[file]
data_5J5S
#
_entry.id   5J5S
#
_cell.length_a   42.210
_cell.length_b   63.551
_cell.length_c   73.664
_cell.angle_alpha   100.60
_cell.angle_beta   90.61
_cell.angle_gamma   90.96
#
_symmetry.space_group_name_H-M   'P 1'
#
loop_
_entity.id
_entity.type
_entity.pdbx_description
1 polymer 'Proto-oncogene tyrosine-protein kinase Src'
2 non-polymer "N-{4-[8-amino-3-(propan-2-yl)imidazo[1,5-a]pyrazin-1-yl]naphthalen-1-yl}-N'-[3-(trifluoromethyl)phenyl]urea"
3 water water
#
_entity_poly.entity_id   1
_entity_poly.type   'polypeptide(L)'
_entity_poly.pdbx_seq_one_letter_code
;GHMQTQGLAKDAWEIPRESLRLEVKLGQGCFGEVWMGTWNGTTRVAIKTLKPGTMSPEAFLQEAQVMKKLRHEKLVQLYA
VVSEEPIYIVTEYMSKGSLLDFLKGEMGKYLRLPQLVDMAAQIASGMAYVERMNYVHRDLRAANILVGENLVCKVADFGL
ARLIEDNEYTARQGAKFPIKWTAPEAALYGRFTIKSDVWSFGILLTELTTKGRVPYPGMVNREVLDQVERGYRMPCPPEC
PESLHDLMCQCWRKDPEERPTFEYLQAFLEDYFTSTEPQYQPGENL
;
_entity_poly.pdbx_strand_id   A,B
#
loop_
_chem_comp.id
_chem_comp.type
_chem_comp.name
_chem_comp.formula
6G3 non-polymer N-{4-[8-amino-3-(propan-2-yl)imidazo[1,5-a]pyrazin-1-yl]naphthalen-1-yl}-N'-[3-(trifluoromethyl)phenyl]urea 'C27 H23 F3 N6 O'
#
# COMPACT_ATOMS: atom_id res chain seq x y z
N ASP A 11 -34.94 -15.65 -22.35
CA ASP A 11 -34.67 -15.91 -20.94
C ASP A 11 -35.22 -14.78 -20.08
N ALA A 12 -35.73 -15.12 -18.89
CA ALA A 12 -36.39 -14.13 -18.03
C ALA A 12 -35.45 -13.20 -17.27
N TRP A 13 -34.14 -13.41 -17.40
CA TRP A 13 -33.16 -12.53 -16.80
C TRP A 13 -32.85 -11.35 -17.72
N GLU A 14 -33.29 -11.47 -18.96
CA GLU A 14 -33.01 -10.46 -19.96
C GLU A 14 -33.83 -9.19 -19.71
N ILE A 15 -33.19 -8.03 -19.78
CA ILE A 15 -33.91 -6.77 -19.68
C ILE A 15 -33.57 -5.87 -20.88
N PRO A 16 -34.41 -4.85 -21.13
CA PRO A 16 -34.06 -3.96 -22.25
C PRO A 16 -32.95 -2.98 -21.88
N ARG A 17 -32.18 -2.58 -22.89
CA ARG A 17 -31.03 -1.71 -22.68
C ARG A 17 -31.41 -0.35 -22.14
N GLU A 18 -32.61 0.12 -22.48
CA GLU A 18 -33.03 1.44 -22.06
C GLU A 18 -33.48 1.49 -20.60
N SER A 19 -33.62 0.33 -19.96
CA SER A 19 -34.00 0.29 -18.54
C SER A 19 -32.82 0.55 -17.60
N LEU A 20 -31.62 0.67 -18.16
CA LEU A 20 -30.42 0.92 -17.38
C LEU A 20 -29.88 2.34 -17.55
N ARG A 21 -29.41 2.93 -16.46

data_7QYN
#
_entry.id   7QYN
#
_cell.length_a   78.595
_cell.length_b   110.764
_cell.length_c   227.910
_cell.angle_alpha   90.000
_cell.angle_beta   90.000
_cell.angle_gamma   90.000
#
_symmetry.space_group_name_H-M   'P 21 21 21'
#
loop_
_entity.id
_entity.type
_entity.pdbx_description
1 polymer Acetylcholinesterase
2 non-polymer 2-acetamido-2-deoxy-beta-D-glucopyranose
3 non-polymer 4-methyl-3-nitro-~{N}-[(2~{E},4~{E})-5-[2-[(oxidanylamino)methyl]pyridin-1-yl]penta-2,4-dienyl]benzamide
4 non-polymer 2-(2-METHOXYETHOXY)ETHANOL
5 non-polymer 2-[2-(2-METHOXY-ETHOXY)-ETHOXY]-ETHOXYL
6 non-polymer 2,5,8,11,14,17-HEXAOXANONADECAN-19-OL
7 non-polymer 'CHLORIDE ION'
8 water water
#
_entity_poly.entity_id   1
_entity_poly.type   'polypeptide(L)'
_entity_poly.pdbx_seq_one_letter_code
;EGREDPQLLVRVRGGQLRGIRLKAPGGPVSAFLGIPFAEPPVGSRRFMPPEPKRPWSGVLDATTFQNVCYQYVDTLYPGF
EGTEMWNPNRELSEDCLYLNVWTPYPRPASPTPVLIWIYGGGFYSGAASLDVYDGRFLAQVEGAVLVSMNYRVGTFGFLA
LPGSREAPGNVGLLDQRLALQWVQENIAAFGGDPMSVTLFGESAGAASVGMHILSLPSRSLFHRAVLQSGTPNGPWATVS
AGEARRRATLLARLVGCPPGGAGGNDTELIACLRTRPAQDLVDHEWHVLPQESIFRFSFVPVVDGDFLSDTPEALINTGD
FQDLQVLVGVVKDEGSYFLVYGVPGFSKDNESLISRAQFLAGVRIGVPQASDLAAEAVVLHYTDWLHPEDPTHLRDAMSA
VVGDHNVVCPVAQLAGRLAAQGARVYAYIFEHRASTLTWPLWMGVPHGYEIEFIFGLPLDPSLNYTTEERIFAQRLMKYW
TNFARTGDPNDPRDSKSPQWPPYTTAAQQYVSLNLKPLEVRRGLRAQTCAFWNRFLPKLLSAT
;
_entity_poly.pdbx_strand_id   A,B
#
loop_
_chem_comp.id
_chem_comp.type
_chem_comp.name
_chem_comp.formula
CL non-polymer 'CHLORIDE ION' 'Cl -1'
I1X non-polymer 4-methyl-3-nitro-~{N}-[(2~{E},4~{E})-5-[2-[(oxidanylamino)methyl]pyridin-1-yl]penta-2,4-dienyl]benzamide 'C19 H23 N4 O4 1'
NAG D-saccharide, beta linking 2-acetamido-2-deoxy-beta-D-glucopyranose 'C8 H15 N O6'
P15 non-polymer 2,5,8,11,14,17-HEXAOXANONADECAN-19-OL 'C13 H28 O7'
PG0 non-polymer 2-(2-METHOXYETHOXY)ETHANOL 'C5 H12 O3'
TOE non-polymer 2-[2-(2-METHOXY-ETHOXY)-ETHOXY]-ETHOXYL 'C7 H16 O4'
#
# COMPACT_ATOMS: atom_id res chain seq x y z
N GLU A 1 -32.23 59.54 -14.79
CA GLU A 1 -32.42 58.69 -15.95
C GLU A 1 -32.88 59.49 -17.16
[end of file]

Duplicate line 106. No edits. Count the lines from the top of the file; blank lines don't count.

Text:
TNFARTGDPNDPRDSKSPQWPPYTTAAQQYVSLNLKPLEVRRGLRAQTCAFWNRFLPKLLSAT